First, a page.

Telegraph Sounder

Description (Brief)
Telegraph sounders convert electrical pulses into audible sounds and are used to receive Morse code messages. The message travels as a series of electrical pulses through a wire. Short pulses make a dot, slightly longer pulses make a dash. The sequence of dots and dashes represent letters and numbers. The pulses energize the sounder’s electromagnets which move a lever-arm. The arm makes a loud “click” when it strikes a crossbar and the operator translates the pattern of sounds into the original language. This sounder was made according to US Patent #678,395, issued 16 July 1901 to John J. Ghegan of Newark, NJ, and was assigned to Bunnell Company for whom Ghegan worked. The idea was to make adjusting the lever arm easier and more precise by the addition of a spring-loaded tuning mechanism. Part of the adjuster can be seen mounted on the base behind the arched yoke.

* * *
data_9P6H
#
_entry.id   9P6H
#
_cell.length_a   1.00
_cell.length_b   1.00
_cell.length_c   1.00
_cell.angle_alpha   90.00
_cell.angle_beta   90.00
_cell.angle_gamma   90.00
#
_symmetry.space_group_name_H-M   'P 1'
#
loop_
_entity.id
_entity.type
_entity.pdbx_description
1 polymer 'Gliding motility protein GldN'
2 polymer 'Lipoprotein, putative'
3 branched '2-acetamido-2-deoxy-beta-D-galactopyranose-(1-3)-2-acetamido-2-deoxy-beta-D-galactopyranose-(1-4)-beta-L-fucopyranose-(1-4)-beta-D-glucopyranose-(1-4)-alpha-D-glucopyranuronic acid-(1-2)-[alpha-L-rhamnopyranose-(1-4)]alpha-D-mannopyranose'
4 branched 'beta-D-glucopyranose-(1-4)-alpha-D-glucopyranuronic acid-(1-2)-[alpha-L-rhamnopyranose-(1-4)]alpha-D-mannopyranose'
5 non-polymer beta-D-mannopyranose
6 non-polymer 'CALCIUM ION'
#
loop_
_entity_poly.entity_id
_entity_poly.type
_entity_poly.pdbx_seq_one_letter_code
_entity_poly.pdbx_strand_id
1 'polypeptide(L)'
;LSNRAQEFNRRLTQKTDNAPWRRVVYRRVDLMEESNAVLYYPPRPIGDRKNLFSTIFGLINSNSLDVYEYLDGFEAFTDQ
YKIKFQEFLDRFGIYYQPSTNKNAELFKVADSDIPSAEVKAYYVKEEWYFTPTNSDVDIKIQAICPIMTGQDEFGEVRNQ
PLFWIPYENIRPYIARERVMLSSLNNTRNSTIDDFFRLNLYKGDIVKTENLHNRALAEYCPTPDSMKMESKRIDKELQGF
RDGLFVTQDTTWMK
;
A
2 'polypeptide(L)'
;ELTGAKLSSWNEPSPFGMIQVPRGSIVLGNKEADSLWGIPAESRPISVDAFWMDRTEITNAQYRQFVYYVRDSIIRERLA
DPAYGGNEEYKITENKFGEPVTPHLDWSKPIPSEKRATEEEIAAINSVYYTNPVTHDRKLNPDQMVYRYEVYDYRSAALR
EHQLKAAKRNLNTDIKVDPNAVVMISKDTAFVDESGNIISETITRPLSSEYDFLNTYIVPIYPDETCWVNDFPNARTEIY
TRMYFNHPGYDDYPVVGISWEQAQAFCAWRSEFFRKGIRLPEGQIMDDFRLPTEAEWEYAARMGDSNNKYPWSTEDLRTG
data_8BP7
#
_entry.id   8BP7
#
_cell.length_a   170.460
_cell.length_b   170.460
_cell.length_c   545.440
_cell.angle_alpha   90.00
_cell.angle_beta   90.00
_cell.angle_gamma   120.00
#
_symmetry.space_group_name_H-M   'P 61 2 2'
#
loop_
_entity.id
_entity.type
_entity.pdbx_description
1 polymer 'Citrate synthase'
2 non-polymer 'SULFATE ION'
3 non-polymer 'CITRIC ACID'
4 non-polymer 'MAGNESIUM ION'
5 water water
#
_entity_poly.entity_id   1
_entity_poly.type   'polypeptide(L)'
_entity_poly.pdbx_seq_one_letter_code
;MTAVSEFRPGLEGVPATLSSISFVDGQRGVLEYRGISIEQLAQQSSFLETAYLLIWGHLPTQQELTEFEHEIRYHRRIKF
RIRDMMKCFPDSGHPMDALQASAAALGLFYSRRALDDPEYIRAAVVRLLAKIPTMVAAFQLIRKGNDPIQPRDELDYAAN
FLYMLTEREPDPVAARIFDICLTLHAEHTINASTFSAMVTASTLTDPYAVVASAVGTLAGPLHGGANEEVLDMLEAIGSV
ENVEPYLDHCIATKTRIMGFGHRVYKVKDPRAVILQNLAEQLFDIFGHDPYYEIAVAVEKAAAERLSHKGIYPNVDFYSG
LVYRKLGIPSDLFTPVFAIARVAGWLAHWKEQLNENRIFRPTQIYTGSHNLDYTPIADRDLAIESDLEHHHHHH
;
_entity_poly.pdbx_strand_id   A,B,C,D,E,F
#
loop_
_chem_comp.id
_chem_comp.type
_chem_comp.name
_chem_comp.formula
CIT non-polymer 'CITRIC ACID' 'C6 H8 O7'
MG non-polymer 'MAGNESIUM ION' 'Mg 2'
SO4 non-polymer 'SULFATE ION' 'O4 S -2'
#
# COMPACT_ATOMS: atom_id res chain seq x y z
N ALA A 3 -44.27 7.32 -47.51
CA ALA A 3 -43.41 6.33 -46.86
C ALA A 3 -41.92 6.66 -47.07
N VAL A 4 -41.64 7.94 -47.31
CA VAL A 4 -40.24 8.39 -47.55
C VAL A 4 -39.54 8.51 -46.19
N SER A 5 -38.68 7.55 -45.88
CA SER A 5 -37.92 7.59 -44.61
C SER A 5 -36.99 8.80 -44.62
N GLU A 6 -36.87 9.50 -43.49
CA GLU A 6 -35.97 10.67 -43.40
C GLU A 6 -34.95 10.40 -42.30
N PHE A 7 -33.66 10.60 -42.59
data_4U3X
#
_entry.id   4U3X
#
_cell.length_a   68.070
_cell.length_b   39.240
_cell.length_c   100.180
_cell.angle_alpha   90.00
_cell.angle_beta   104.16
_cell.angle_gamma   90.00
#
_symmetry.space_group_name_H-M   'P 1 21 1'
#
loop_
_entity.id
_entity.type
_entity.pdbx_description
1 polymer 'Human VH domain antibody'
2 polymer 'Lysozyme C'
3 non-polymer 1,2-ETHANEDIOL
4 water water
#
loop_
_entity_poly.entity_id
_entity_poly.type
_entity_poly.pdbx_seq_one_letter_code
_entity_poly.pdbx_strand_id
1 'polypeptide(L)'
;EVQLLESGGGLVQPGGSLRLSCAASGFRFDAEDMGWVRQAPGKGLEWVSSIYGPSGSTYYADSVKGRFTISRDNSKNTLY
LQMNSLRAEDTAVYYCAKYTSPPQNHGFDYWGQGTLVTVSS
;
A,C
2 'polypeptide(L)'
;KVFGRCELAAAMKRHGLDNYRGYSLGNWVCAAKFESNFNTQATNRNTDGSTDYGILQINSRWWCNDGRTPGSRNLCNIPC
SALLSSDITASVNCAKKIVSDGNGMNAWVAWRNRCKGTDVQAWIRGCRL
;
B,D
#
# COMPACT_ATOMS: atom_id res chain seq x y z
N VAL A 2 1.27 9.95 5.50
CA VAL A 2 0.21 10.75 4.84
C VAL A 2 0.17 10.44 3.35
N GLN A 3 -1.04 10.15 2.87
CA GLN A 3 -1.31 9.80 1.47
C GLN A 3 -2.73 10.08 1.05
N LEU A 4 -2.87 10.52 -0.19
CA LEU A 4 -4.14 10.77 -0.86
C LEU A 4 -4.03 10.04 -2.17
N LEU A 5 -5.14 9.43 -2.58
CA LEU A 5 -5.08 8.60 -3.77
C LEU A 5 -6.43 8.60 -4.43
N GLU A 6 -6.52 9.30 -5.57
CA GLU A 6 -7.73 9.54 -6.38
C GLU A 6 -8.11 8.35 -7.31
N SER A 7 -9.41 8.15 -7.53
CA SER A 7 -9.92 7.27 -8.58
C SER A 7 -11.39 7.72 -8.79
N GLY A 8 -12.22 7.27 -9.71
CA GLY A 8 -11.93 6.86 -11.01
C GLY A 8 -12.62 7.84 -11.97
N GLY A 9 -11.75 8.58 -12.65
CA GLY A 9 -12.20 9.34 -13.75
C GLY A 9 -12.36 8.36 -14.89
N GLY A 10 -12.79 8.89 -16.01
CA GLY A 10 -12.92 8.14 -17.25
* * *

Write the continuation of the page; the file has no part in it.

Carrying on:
Currently not on view
Object Name
telegraph receiver
telegraph sounder
date made
ca 1905
J. H. Bunnell & Co.
Physical Description
wood (overall material)
brass (overall material)
rubber (overall material)
overall: 4 in x 3 in x 5 1/2 in; 10.16 cm x 7.62 cm x 13.97 cm
ID Number
model number
accession number
catalog number
Telegraph Sounders
See more items in
Work and Industry: Electricity
Telegraph Sounders
Data Source
National Museum of American History, Kenneth E. Behring Center
Credit Line
from Western Union Corporation

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